• Rivers can also increase the temperature in a vineyard by reflecting sunlight onto the slopes. In warmer climates, fog and cold winds can reduce vineyard temperatures allowing slow ripening of the grapes while maintaining high levels of acidity.
  • The soil in the vineyard also highly influences the wine’s character, with the grapes, and subsequently the wine, often being an expression of the specific soil. Some soils, like granite, common to several wine regions such as the Beaujolais region and Rhône Valley, act as a heat retainer, reducing the impact of cool climates.
  • Drainage is another important factor: some soils, like gravel, drain the water quickly while other soils, like clay, retain water. Higher water levels lead to bigger crops, reducing the concentration of flavours and sugars in the grapes.
  • Nutrients in the soil impact the grapes, too: excessive growth can occur if a soil’s nutrient levels are too high. Poor soil, with low amounts of nutrients, creates a smaller crop, which generally produces higher quality grapes.

Wine grapes will take up to six months to grow. When the winemaker is satisfied with the ripeness of the grape as measured by the levels of sugar, acid, and tannin, the grapes will be picked (harvested). The harvest period normally takes place between August and October in the northern hemisphere and February and April in the southern hemisphere. Depending on the vineyard specifics, such as flat terrain or steep slopes, harvests can be performed by machinery or by hand. Either method of harvesting can produce top quality wines. After picking, the grapes will be crushed in order to extract their juice.



There are many techniques used to produce wines. Fermentation varies depending on the style. For white wine production, after crushing, the grapes will be pressed to extract all the remaining juice, separating it from the grape skins (although there are some exceptions to this rule). The juice is then transferred to a fermentation vessel – stainless-steel tanks, concrete vats or oak barrels – and yeast is added to start the fermentation.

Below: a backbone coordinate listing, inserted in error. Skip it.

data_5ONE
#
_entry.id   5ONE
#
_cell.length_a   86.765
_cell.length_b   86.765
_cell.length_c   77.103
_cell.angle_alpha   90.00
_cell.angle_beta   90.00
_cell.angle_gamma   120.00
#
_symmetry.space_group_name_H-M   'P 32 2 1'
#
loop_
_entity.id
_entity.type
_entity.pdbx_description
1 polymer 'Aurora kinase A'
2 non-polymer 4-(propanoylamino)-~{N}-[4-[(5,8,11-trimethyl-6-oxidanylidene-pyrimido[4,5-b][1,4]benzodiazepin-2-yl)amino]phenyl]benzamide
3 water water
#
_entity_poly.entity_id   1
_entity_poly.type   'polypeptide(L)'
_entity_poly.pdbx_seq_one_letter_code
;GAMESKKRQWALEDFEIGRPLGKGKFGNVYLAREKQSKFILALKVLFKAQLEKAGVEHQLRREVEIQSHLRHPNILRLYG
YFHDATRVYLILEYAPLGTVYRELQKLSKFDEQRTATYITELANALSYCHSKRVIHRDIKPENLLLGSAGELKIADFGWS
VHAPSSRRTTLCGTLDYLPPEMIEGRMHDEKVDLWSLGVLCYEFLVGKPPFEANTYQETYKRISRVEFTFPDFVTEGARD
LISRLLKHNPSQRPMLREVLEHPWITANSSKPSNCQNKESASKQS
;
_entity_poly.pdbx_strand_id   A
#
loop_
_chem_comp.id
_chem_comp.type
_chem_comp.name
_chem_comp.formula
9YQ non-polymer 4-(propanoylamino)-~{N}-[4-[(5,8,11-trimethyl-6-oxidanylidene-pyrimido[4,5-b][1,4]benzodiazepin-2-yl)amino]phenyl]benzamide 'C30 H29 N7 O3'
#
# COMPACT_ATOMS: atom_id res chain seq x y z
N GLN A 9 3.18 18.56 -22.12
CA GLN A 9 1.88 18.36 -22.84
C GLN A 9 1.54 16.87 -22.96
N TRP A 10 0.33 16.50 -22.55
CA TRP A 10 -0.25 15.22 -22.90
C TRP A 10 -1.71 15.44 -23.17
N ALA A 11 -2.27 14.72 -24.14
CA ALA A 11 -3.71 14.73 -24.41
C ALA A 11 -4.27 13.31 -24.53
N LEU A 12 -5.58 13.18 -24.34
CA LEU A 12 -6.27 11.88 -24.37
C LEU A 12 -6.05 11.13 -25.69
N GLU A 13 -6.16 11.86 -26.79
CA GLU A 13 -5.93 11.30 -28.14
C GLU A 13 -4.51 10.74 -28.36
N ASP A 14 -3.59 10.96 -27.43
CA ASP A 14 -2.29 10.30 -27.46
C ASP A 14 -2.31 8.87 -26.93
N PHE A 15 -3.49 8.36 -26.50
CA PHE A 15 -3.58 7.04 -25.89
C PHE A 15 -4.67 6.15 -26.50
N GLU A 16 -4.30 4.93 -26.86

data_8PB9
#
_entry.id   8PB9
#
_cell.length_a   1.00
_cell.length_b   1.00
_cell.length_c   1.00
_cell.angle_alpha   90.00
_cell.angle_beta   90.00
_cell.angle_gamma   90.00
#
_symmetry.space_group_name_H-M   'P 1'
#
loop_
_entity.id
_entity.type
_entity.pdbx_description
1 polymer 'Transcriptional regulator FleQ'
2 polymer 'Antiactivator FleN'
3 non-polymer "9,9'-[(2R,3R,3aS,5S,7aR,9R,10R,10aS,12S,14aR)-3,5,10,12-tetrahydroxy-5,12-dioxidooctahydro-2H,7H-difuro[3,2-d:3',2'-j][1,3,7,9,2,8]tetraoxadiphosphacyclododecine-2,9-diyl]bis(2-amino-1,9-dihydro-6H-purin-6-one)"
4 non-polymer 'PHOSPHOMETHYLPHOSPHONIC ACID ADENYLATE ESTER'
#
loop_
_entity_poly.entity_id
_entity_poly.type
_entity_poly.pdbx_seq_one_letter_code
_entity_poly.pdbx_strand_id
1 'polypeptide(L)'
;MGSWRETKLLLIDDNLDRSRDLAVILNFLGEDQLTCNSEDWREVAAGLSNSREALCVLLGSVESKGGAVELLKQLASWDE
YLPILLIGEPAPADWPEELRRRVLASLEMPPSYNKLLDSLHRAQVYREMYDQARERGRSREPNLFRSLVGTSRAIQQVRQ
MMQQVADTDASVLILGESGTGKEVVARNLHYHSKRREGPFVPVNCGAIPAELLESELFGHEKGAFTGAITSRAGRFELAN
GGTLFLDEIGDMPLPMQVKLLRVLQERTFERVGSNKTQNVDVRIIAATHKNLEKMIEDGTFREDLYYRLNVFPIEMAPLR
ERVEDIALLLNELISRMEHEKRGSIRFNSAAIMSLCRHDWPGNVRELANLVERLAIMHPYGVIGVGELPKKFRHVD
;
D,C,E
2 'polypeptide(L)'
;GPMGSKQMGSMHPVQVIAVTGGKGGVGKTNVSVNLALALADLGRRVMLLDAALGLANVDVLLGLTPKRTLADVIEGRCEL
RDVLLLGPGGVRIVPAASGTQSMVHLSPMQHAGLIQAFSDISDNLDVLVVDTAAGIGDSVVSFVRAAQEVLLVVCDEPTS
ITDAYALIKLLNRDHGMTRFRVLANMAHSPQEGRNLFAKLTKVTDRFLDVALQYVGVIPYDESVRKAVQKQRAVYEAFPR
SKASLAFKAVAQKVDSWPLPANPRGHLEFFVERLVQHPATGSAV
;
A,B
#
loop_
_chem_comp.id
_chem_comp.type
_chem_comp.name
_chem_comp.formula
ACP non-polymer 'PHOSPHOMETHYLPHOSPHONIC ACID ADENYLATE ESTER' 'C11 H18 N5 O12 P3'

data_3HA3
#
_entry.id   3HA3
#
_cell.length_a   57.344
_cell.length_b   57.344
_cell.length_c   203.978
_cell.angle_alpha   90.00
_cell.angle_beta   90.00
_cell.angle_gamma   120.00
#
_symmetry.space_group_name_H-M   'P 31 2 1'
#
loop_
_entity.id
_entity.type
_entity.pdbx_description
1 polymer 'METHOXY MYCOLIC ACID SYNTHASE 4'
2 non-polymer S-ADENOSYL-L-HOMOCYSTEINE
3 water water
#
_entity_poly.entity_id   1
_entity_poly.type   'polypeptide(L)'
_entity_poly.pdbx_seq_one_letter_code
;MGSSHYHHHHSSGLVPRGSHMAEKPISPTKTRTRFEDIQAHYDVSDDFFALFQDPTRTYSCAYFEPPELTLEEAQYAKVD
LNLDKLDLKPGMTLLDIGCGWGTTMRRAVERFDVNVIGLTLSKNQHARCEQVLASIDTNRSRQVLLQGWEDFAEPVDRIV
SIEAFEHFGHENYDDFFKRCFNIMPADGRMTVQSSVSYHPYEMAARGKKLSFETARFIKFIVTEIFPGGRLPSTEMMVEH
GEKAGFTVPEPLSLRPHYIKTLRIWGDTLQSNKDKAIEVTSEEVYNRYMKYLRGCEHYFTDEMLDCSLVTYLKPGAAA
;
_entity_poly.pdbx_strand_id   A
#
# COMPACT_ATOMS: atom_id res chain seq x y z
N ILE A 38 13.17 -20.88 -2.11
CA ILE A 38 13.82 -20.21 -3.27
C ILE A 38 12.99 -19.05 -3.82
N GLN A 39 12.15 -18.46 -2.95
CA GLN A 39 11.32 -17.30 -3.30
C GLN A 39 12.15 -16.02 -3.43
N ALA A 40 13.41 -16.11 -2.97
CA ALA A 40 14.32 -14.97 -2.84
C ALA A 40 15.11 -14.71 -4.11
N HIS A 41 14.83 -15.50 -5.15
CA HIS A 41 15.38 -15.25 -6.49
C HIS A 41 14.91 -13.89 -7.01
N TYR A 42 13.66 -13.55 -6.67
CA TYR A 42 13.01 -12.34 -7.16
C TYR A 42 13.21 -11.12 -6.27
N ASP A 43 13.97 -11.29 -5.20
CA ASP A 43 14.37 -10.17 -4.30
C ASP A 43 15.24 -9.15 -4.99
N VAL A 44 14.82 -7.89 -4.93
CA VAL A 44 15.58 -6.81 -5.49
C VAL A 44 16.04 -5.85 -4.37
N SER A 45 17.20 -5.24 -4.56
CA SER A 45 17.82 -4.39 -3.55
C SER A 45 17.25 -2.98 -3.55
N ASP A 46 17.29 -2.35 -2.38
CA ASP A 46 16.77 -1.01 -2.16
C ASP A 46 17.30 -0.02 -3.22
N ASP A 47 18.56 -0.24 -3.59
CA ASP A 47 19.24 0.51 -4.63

An extract from Raul Diaz’s new book, Wines & Recipes (£30) Available at Raul is also running virtual wine tastings via his website with three delicious, high quality wines are delivered to your door prior to your 60 minute one-to-one online session.


About Raul Diaz

Raul Diaz is a sommelier, founder of the Wine Training School in London and the UK Ambassador for VDP German wines. He has over 15 years in the industry, starting his sommelier career in 2004 and working in luxury hotels and Michelin-starred restaurants. He became a WSET certified educator in 2012 following a real passion for teaching and has trained more than 5000 students over the years. As well as teaching at his own school, he regularly teaches at the Wine & Spirits Education Trust. He hosts masterclasses for Taste of London, Imbibe Live, London Wine Fair, Wines of Chile and Wines of Spain. In addition, he has appeared regularly as the wine expert for Channel 4’s Sunday Brunch and participates in wine panels for Harper’s and the Drinks Business.